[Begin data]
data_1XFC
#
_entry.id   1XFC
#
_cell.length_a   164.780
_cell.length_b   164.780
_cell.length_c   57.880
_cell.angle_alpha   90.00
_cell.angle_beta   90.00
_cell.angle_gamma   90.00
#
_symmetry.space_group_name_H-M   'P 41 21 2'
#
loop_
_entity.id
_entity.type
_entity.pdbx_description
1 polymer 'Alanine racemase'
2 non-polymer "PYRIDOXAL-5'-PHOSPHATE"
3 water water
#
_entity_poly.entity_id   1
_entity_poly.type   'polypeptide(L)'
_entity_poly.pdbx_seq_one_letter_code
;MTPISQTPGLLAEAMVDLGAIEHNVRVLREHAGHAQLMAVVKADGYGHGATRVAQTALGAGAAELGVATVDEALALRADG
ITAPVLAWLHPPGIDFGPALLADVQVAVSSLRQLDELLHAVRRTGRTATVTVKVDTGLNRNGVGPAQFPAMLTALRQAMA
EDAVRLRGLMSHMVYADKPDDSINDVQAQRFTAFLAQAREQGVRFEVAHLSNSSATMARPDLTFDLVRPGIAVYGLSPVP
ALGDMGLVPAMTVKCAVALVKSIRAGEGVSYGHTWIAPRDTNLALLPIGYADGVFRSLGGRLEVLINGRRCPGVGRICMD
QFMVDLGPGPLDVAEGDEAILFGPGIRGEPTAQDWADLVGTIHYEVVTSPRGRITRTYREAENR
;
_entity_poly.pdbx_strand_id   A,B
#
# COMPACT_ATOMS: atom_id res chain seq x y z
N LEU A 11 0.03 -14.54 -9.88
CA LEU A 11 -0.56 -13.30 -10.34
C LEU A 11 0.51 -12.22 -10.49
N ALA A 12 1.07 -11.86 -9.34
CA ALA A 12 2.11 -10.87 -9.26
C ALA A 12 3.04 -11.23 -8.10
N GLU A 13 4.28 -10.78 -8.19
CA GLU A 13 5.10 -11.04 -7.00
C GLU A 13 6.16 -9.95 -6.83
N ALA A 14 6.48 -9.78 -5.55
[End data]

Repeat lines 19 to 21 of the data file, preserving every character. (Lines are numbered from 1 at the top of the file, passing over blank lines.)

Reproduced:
2 non-polymer "PYRIDOXAL-5'-PHOSPHATE"
3 water water
#